Molecular and cellular mechanisms of skeletal muscle atrophy: an updateSkeletal muscle atrophy is defined as a decrease in muscle mass and it occurs when protein degradation exceeds protein synthesis. Potential triggers of muscle wasting are long-term immobilization, malnutrition, severe burns, aging as well as various serious and often chronic diseases, such as chronic heart failure, obstructive lung disease, renal failure, AIDS, sepsis, immune disorders, cancer, and dystrophies. Interestingly, a cooperation between several pathophysiological factors, including inappropriately adapted anabolic (e.g., growth hormone, insulin-like growth factor 1) and catabolic proteins (e.g., tumor necrosis factor alpha, myostatin), may tip the balance towards muscle-specific protein degradation through activation of the proteasomal and autophagic systems or the apoptotic pathway. Based on the current literature, we present an overview of the molecular and cellular mechanisms that contribute to muscle wasting. We also focus on the multifacetted therapeutic approach that is currently employed to prevent the development of muscle wasting and to counteract its progression. This approach includes adequate nutritional support, implementation of exercise training, and possible pharmacological compounds.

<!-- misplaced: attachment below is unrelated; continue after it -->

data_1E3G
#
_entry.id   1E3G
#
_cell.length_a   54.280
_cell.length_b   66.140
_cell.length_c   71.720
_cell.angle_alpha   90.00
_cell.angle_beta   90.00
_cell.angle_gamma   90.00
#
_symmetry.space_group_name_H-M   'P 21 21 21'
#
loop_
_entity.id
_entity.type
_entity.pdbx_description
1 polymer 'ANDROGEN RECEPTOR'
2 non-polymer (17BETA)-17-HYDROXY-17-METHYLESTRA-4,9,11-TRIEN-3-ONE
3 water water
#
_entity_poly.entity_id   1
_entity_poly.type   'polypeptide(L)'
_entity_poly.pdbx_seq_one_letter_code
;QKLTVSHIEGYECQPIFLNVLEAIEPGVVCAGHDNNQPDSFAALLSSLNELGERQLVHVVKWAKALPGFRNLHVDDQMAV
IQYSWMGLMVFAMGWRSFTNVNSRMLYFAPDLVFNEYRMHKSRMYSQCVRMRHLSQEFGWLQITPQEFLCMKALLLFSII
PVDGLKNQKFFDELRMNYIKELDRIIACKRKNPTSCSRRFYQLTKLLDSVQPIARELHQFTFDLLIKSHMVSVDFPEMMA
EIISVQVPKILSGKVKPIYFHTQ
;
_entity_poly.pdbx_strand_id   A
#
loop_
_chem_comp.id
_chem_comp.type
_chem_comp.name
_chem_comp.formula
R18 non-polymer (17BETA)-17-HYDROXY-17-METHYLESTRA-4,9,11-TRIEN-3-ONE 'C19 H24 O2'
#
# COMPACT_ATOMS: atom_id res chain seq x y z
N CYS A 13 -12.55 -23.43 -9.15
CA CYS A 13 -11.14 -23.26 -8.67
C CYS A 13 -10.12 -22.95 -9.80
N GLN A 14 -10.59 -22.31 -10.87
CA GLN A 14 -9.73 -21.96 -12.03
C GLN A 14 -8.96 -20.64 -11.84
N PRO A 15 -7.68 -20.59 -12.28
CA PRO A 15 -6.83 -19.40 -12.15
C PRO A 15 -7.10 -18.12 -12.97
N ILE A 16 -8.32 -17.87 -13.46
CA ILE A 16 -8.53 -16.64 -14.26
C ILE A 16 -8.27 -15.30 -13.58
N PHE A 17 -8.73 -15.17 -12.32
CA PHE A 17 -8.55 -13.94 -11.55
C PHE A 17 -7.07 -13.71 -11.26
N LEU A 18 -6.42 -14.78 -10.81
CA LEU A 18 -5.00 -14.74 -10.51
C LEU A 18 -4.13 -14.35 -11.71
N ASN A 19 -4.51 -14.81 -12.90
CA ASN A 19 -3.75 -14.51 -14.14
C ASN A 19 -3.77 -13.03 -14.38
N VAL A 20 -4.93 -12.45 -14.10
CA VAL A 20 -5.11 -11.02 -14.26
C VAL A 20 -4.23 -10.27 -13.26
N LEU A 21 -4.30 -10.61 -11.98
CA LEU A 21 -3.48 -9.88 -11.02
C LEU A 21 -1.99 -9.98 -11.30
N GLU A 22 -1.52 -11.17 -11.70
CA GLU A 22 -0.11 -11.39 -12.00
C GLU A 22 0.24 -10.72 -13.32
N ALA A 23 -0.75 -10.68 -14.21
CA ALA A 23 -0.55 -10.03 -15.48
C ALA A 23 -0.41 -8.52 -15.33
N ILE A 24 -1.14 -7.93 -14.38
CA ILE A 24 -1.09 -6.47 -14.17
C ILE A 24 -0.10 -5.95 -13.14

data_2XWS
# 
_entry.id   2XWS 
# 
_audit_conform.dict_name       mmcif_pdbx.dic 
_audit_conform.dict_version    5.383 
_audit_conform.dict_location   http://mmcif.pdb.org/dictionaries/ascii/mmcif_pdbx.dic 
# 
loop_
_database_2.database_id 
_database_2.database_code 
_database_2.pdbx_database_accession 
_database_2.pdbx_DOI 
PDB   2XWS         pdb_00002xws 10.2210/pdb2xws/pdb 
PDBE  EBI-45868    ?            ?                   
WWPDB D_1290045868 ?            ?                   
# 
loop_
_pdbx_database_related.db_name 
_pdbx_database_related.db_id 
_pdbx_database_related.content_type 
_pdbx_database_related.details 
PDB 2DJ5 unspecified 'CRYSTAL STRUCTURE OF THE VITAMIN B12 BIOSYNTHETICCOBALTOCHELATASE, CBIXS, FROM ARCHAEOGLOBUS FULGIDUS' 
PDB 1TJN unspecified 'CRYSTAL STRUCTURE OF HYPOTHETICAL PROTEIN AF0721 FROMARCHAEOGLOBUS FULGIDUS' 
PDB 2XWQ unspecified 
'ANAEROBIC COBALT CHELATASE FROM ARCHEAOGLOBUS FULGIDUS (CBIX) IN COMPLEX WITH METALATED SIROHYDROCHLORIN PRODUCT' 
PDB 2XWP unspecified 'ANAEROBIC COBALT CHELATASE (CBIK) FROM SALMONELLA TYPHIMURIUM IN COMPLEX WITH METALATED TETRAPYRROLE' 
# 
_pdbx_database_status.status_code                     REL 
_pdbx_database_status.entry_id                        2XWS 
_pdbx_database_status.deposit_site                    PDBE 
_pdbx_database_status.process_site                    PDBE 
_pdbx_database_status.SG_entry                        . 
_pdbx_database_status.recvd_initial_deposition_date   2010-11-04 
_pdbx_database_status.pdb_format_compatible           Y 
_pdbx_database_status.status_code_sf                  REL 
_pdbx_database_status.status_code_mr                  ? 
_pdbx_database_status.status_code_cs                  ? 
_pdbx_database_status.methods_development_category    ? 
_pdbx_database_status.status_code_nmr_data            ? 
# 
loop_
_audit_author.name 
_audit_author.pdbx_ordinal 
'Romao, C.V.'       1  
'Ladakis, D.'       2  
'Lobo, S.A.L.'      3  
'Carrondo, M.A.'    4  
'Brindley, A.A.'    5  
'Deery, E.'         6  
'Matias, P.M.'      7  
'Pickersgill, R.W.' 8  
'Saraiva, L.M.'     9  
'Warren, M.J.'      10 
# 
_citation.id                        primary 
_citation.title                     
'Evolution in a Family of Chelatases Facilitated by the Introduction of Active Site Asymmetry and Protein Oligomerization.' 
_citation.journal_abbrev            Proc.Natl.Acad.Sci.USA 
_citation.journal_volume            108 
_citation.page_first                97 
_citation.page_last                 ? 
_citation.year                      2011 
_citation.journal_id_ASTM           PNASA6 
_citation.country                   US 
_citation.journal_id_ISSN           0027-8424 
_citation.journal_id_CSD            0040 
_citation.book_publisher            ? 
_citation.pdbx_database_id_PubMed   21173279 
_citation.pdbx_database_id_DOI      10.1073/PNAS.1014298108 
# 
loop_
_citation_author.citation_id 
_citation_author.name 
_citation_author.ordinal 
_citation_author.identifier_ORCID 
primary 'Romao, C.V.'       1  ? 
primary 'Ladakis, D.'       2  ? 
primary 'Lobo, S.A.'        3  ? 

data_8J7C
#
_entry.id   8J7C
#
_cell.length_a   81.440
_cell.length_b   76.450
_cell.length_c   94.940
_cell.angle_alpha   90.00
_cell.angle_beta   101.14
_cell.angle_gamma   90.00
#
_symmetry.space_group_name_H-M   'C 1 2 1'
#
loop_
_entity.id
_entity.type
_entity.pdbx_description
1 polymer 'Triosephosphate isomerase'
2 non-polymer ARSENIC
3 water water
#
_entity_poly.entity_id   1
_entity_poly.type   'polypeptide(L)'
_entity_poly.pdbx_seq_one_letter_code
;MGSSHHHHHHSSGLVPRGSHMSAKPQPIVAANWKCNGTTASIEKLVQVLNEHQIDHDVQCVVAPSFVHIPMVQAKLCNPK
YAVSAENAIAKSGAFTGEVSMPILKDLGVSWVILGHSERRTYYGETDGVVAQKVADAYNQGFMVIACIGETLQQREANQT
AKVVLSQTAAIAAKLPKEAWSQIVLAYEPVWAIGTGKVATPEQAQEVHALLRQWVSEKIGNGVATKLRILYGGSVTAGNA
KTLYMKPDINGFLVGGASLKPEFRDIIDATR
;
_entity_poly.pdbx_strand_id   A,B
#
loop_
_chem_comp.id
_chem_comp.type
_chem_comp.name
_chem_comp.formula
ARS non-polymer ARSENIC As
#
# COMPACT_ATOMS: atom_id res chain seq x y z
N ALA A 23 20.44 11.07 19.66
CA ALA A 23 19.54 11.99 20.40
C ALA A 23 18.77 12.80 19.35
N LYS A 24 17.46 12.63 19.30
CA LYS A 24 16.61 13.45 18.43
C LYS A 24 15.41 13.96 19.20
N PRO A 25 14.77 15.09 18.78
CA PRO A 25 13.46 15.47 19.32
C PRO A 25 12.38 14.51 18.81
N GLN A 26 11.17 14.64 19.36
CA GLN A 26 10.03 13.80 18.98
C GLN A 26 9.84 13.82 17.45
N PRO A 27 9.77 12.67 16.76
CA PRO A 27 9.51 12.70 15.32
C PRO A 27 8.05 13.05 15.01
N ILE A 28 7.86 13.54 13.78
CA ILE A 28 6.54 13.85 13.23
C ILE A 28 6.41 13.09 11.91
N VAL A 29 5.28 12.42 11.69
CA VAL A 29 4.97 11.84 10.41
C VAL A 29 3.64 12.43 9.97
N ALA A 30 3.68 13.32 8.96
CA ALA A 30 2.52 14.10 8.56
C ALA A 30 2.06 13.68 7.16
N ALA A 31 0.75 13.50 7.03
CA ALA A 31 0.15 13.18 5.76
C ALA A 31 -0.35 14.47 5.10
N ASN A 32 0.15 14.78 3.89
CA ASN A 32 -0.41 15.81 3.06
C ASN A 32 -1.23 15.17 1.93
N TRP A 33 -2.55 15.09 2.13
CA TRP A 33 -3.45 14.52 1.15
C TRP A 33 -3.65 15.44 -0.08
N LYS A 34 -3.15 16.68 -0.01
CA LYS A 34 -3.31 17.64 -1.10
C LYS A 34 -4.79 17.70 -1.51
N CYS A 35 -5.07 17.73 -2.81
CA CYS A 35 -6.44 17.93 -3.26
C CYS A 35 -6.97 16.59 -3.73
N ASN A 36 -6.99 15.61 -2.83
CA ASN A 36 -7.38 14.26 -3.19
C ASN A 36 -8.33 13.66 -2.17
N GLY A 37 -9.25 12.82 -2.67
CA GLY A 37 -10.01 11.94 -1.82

Fanzani A., Conraads V.M., Penna F., Martinet W. Molecular and cellular mechanisms of skeletal muscle atrophy: an update J Cachex Sarcopenia Muscle 2012;3:163-179

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      Page 181 - 190

Matteo Cesari, Roger A. Fielding, Marco Pahor, Bret Goodpaster, Marc Hellerstein, Gabor A. Van Kan, Stefan D. Anker, Seward Rutkove, J. Willem Vrijbloed, Maria Isaac, Yves Rolland, Christine M’Rini, Mylène Aubertin-Leheudre, Jesse M. Cedarbaum, Mauro Zamboni, Cornell C. Sieber, Didier Laurent, William J. Evans, Ronenn Roubenoff, John E. Morley, Bruno Vellas